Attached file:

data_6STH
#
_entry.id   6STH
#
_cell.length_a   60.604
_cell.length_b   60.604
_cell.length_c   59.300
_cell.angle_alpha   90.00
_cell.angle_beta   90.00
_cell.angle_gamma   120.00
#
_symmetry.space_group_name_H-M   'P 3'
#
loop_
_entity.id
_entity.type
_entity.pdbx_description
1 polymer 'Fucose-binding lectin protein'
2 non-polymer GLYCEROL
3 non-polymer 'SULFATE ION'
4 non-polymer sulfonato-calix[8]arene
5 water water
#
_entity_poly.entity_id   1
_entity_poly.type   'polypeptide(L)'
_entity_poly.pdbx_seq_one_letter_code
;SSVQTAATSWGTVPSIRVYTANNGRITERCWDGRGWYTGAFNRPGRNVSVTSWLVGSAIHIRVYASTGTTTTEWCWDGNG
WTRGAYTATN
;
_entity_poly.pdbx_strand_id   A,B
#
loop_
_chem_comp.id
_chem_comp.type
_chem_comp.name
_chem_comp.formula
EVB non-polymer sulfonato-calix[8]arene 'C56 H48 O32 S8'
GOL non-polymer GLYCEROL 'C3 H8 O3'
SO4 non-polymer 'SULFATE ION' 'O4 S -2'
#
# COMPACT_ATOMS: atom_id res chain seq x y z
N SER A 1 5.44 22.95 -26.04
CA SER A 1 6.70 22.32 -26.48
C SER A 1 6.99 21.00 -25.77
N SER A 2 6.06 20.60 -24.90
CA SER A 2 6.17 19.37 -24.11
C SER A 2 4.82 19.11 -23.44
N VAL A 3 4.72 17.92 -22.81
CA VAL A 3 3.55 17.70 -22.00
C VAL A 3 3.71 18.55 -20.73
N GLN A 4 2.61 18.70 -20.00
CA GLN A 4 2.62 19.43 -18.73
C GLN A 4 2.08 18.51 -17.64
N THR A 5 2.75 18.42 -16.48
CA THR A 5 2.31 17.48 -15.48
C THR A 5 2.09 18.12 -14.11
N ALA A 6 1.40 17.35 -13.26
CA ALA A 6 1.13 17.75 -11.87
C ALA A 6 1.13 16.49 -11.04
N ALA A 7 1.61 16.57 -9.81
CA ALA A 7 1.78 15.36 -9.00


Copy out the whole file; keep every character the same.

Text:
data_6STH
#
_entry.id   6STH
#
_cell.length_a   60.604
_cell.length_b   60.604
_cell.length_c   59.300
_cell.angle_alpha   90.00
_cell.angle_beta   90.00
_cell.angle_gamma   120.00
#
_symmetry.space_group_name_H-M   'P 3'
#
loop_
_entity.id
_entity.type
_entity.pdbx_description
1 polymer 'Fucose-binding lectin protein'
2 non-polymer GLYCEROL
3 non-polymer 'SULFATE ION'
4 non-polymer sulfonato-calix[8]arene
5 water water
#
_entity_poly.entity_id   1
_entity_poly.type   'polypeptide(L)'
_entity_poly.pdbx_seq_one_letter_code
;SSVQTAATSWGTVPSIRVYTANNGRITERCWDGRGWYTGAFNRPGRNVSVTSWLVGSAIHIRVYASTGTTTTEWCWDGNG
WTRGAYTATN
;
_entity_poly.pdbx_strand_id   A,B
#
loop_
_chem_comp.id
_chem_comp.type
_chem_comp.name
_chem_comp.formula
EVB non-polymer sulfonato-calix[8]arene 'C56 H48 O32 S8'
GOL non-polymer GLYCEROL 'C3 H8 O3'
SO4 non-polymer 'SULFATE ION' 'O4 S -2'
#
# COMPACT_ATOMS: atom_id res chain seq x y z
N SER A 1 5.44 22.95 -26.04
CA SER A 1 6.70 22.32 -26.48
C SER A 1 6.99 21.00 -25.77
N SER A 2 6.06 20.60 -24.90
CA SER A 2 6.17 19.37 -24.11
C SER A 2 4.82 19.11 -23.44
N VAL A 3 4.72 17.92 -22.81
CA VAL A 3 3.55 17.70 -22.00
C VAL A 3 3.71 18.55 -20.73
N GLN A 4 2.61 18.70 -20.00
CA GLN A 4 2.62 19.43 -18.73
C GLN A 4 2.08 18.51 -17.64
N THR A 5 2.75 18.42 -16.48
CA THR A 5 2.31 17.48 -15.48
C THR A 5 2.09 18.12 -14.11
N ALA A 6 1.40 17.35 -13.26
CA ALA A 6 1.13 17.75 -11.87
C ALA A 6 1.13 16.49 -11.04
N ALA A 7 1.61 16.57 -9.81
CA ALA A 7 1.78 15.36 -9.00